To extend the analysis of mechanisms used by congeners of Mytilus to cope with thermal stress and to further compare differences in stress responses between differently adapted congeners, we conducted studies that took advantage of the utility of hemocytes as an experimental system and that included a focus on cold stress as well as heat stress. Most previous studies of thermal stress in Mytilus have only examined the effects of exposure to high temperature and have used tissues, typically gill or mantle, that contain a variety of types of cells. The work reported here exploited hemocytes, free cells in the extracellular fluid that perform a variety of functions, including immune defense, wound and shell repair, digestion and excretion, as well as transport of oxygen, nutrients and metabolites (Cheng, 1981; Cajaraville and Pal, 1995). Generally, there are two main populations of hemocytes in mussels – granulocytes and hyalinocytes (Cajaraville and Pal, 1995; Carballal et al., 1997). Hemocytes afford the experimental advantage of providing a tractable study system that is relatively well defined in terms of cell type and where such processes as loss of membrane integrity and damage to nuclear DNA can be more readily examined with a variety of microscopic and biochemical and molecular techniques than in the case of complex tissues.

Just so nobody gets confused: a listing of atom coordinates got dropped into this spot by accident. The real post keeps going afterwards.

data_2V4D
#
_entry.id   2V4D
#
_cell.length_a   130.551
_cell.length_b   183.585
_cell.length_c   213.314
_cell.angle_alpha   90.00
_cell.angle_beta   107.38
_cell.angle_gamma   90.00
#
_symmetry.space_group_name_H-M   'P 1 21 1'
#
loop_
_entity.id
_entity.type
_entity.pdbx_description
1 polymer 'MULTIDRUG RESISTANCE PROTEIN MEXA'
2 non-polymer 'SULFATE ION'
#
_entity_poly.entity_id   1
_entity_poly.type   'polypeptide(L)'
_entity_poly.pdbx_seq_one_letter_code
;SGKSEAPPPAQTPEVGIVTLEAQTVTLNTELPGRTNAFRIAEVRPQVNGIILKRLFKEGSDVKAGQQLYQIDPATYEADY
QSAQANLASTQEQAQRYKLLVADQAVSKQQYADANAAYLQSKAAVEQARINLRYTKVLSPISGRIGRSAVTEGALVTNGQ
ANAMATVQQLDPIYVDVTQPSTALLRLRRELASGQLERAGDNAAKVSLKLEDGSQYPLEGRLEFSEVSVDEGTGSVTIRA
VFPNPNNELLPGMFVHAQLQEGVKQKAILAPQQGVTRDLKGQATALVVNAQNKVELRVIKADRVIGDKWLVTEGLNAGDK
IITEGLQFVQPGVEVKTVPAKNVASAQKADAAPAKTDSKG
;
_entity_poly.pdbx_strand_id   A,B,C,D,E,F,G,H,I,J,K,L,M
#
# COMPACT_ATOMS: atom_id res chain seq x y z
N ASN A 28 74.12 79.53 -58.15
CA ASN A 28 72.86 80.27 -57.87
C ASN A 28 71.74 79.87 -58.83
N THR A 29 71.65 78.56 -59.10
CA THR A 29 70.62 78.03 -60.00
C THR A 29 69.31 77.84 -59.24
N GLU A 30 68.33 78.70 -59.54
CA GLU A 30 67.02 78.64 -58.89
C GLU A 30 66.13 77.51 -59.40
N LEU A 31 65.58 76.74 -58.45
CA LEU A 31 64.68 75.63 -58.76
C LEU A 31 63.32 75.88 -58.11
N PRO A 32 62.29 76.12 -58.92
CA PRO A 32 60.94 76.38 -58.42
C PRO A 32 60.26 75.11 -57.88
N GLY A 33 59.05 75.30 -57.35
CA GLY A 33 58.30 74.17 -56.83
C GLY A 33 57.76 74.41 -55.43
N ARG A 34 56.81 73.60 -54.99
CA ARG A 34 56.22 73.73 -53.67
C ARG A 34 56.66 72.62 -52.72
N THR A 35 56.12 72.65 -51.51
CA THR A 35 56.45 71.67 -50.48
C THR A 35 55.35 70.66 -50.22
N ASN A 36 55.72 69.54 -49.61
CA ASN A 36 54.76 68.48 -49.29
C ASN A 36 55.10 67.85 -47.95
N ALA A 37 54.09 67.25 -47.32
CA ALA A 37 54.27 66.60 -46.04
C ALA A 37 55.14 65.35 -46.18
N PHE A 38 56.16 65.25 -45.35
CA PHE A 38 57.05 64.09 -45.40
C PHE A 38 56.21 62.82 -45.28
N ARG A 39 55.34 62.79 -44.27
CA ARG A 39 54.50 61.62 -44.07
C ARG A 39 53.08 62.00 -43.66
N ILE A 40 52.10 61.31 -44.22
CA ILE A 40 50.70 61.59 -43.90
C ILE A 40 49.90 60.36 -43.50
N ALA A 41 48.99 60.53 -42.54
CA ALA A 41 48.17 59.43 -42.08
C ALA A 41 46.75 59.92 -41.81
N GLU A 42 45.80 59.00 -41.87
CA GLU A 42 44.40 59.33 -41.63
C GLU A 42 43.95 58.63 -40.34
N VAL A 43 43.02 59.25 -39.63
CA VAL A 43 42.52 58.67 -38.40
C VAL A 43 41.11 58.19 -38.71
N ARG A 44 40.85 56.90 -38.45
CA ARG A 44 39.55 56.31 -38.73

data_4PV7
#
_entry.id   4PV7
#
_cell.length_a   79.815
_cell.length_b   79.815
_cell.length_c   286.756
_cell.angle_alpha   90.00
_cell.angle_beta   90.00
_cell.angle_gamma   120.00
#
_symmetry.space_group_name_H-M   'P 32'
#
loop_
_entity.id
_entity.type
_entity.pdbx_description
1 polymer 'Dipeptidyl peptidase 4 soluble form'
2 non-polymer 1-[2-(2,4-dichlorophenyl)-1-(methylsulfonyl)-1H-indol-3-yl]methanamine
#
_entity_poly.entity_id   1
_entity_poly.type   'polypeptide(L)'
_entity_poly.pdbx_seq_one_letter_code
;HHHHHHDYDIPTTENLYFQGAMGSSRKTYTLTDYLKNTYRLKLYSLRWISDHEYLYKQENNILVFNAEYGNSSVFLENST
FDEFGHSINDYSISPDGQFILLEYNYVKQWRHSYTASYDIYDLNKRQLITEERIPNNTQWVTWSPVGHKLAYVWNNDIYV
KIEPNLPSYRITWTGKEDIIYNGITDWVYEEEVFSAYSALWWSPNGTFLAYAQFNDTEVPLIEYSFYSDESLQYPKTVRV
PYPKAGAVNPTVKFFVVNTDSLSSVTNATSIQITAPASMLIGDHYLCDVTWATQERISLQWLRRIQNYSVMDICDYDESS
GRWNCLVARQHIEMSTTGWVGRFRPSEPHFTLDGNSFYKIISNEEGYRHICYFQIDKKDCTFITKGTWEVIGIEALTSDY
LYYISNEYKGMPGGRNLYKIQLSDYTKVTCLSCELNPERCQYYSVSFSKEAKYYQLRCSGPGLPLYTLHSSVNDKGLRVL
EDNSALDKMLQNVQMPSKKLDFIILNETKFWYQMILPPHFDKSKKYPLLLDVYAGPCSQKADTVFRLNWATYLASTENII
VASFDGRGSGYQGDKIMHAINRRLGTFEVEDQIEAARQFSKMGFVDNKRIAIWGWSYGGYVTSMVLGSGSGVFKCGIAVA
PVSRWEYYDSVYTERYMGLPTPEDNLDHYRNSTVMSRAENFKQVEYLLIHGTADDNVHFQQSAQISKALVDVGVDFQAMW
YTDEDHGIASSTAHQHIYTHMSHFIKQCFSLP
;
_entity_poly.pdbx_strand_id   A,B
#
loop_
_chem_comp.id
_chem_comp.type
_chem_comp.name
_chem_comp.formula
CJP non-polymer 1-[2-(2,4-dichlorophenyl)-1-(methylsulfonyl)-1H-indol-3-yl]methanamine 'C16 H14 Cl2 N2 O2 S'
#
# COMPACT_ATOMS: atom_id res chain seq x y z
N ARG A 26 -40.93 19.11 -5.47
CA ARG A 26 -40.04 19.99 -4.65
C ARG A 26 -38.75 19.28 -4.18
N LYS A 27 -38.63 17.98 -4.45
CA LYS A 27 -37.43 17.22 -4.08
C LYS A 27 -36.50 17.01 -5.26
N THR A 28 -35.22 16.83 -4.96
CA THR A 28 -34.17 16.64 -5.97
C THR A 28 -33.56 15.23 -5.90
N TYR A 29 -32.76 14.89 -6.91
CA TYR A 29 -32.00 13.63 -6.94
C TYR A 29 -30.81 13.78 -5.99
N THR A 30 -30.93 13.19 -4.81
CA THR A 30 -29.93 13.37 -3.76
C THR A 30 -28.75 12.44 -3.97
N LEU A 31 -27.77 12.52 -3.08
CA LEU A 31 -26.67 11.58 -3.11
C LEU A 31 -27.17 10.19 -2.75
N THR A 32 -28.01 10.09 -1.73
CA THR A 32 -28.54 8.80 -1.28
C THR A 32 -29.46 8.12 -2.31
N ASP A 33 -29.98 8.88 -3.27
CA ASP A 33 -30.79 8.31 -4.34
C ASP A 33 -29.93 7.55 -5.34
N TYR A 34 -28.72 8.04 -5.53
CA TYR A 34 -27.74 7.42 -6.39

In the studies described here, we used hemocytes from two congeners of Mytilus, the California ribbed mussel, M. californianus, a species native to the West Coast of North America, and the blue mussel M. galloprovincialis, an invasive species from the Mediterranean Sea that entered coastal California waters in the mid-20th century and has subsequently replaced the native blue mussel, M. trossulus, over the southern portion of its previous biogeographic range (Geller, 1999; Braby and Somero, 2006a; Braby and Somero, 2006b; Schneider, 2008; Hilbish et al., 2010). A number of comparative studies of these three congeners of Mytilus have shown M. galloprovincialis to be more heat tolerant than the native blue mussel, and it has been conjectured that further northward spread of the invader may be facilitated by climate change (Braby and Somero, 2006a; Braby and Somero, 2006b; Lockwood and Somero, 2011; Fields et al., 2012). However, the effects of extreme low temperatures on congeners of Mytilus have received little attention, so the potential for winter conditions to influence biogeographic distributions remains largely unexplored. We thus used the hemocyte study system to examine the effects of both heat and cold stress on cellular status.